[101 NJSuper Page 267]

of Sussex County v. Strader, 18 N.J.L. 108 (Sup. Ct. 1840). In that year the Legislature enacted a supplement to the Bridge Act which later became R.S. 27:19-10. It now provides:

"If the board of chosen freeholders of a county, or boards of chosen freeholders of two or more counties, are chargeable by law with the construction, erection, rebuilding or repair of a viaduct or bridge, and shall wrongfully neglect to perform their duty in that behalf, by reason whereof a person shall receive injury or damage to his person or property, he may bring an action at law against the county or counties and recover judgment to the extent of the injury or damage sustained." (Emphasis added)

The case was tried before the judge and a jury. Over plaintiffs' objection, and in the face of a request to charge to the contrary, the trial judge left it to the jury to determine whether the structure in question was a bridge or viaduct within the intendment of the statute. The jury returned a verdict for defendant which was sustained on plaintiffs' motion for a new trial.

Initially, appellants contend that under the evidence the issue of whether the structure was a bridge or viaduct as contemplated by the cited statute was a question of law for determination by the court. We are in agreement. The facts bearing upon the issue were not in dispute. The structure was fully described; its uses and function were obvious. Whether it was such a structure as came within the statute and thus called for the exercise of reasonable care by the county (providing the jury found it had constructed or assumed to maintain it) was for the court. It was error to submit this question of law to the jury for factual determination.

We turn next to consideration of the basic question, i.e., whether, as appellants contend, the statute was applicable to the structure in question. If it was not, plaintiffs suffered no prejudice by the improper submission of the issue to the jury.

At the trial, liability under the statute was resisted by the county on the ground, inter alia, that the structure was

[101 NJSuper Page 268]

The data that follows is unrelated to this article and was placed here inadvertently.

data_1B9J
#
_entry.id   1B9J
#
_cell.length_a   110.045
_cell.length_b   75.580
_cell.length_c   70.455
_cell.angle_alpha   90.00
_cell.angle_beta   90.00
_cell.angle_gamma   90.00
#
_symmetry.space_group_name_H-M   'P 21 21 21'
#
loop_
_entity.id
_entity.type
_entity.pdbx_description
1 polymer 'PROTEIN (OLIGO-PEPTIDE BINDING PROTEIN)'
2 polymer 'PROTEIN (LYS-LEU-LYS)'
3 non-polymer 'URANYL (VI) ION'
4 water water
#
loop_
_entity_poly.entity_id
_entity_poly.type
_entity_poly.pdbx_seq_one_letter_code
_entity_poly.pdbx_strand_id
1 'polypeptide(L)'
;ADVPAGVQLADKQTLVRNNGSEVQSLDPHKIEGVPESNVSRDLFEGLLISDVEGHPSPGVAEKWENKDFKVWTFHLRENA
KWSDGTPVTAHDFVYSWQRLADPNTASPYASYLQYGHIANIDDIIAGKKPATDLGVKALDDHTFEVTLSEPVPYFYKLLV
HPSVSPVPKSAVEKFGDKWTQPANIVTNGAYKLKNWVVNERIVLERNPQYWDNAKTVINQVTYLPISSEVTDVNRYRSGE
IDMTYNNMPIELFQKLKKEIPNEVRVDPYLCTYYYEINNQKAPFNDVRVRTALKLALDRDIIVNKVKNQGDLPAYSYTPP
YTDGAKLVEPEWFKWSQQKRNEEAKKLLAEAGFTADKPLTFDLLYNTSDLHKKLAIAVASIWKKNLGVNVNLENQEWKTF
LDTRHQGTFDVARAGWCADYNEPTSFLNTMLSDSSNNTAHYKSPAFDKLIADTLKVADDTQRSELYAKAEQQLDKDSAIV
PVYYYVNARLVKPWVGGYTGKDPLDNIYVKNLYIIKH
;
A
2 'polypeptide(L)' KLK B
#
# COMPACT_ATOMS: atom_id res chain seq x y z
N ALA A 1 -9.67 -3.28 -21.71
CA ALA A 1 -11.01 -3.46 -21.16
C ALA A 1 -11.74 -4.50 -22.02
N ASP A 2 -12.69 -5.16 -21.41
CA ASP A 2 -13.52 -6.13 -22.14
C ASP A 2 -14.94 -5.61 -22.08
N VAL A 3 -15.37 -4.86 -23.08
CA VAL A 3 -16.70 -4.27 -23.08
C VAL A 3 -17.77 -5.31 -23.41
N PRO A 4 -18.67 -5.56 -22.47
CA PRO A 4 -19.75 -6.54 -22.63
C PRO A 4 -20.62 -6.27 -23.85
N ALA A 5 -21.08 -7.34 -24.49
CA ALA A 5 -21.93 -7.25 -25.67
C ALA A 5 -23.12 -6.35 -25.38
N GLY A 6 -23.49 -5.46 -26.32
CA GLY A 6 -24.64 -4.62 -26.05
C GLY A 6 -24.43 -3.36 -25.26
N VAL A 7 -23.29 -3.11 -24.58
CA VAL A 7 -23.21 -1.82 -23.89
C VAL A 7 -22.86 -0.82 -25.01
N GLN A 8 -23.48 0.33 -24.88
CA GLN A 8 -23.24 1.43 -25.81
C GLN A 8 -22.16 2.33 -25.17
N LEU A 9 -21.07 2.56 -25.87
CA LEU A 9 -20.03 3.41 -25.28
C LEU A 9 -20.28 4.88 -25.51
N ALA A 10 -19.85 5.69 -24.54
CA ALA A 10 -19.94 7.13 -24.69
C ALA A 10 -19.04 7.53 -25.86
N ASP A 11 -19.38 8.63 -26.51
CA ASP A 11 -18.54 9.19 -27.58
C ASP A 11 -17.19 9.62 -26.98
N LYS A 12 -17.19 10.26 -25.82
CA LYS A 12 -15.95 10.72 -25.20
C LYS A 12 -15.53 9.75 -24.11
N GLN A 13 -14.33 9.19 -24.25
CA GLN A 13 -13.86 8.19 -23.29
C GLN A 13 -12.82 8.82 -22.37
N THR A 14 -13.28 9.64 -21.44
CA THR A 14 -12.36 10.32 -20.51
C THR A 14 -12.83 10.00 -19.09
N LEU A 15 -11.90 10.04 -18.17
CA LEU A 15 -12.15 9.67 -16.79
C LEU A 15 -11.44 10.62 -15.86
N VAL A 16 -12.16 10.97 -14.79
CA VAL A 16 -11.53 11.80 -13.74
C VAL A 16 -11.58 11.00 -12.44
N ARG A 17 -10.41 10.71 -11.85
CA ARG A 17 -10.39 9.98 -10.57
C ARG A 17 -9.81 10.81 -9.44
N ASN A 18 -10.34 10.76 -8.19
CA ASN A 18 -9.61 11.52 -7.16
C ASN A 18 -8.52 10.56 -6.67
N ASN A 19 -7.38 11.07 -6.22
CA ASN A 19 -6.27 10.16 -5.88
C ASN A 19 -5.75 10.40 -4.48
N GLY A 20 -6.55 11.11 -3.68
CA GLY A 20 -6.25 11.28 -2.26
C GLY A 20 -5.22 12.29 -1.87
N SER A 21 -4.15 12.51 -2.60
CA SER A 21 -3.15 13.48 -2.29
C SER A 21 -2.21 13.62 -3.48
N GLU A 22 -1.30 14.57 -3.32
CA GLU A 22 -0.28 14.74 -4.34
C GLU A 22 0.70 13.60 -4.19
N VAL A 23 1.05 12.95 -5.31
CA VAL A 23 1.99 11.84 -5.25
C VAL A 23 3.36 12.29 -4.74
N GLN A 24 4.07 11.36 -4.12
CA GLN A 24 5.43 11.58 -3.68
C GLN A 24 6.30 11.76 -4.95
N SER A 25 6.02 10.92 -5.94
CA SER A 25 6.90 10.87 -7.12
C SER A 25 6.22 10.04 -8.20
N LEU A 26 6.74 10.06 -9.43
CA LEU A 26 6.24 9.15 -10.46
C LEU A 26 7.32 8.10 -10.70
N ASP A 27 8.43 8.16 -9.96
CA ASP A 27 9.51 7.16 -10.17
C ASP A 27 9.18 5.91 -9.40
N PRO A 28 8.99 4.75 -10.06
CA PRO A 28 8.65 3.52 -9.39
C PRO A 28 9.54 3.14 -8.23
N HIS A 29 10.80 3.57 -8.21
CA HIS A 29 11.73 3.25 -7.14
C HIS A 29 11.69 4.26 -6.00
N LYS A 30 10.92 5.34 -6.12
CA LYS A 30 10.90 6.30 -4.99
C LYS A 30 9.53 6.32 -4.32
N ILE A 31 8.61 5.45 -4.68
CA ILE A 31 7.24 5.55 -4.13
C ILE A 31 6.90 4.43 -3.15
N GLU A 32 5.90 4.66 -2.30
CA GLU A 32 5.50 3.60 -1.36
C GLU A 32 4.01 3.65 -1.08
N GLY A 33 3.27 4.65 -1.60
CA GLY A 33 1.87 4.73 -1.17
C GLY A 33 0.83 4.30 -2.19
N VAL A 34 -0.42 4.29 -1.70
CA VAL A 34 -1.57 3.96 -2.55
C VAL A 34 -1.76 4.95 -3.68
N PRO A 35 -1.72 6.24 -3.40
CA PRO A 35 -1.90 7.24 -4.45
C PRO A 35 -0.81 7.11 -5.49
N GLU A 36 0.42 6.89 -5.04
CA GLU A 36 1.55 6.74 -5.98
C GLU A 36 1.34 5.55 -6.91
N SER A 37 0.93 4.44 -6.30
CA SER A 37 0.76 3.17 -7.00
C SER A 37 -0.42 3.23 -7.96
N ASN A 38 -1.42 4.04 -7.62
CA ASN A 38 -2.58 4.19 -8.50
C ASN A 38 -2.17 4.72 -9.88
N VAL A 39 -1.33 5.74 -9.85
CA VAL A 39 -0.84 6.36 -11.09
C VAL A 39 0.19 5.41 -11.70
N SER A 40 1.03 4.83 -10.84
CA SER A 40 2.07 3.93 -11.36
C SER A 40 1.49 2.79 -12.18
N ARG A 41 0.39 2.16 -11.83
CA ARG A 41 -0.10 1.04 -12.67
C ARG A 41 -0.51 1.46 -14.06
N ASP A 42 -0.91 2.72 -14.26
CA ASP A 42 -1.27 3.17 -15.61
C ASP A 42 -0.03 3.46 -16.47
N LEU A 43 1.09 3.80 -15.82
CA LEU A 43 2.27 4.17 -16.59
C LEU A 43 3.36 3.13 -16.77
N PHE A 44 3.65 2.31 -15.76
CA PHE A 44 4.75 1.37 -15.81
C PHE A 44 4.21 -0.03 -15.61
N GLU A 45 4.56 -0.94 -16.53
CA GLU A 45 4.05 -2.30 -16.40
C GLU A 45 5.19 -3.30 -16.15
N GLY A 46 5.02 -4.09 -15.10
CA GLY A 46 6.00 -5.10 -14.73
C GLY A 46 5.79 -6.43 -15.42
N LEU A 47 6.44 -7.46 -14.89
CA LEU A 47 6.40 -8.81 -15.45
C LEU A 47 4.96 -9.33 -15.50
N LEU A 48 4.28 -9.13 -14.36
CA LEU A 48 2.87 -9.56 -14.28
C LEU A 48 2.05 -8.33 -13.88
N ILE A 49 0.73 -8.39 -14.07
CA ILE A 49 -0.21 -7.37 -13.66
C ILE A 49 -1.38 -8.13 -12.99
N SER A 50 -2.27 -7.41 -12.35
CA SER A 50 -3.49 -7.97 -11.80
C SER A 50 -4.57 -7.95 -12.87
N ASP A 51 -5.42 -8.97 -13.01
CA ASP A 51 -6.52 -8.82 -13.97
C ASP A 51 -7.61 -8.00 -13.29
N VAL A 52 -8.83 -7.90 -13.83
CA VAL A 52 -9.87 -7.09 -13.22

not a bridge but a culvert. A culvert has been generally defined as a transverse drain or waterway under a road, railroad, canal, etc., Webster's New International Dictionary (2 d ed. 1950). Although such a structure has sometimes been held to be synonymous with a bridge, Central Bridge and Construction Co. v. Saunders County, 106 Neb. 484, 184 N.W. 220, 223 (Sup. Ct. 1921), the weight of authority appears to be to the contrary, Board of Commissioners of Carroll County v. Bailey, 122 Ind. 46, 23 N.E. 672 (Sup. Ct. 1890); Cleveland v. Town of Washington, 79 Vt. 498, 65 A. 584, 585 (Sup. Ct. 1907); Williamson v. Hossley, 127 Miss. 505, 90 So. 184 (Sup. Ct. 1922); Floyd County v. Stewart, 97 Ga. App. 67, 101 S.E. 2 d 879 (Ct. App. 1958).

Generally, the word "culvert," as distinguished from "bridge," has been applied to a pipe or sluiceway under a road utilized principally to carry off surface water. However, the structure here involved was much more than a culvert and certainly performed all of the functions of a bridge. The latter has been defined as a structure erected over a depression or obstacle, as over a river, chasm, roadway, railroad, etc., carrying a roadway for passengers, vehicles, etc., Webster's New International Dictionary (2 d ed. 1950). See Robinson v. Board of Chosen Freeholders of Passaic County, 91 N.J.L. 154 (E. & A. 1917); Whitall v. Board of Chosen Freeholders of Gloucester County, 40 N.J.L. 302 (Sup. Ct. 1878). Here the structure spanned Ballinger Creek which connected with a branch of Rancocas Creek which flowed into the Delaware River and through Delaware Bay to the ocean.

It is doubtful whether in 1860, when § 10 was enacted, structures of this type were in general use for the purpose of spanning streams of the size of Ballinger Creek. However, engineering has made much progress in the interim and now it is not unusual to find a wooden or steel structure replaced by a large pipe or a series of such pipes which permit the free passage of a stream while eliminating the maintenance problems of the old structure. The illustration which accompanies the definition of a culvert in Webster's New World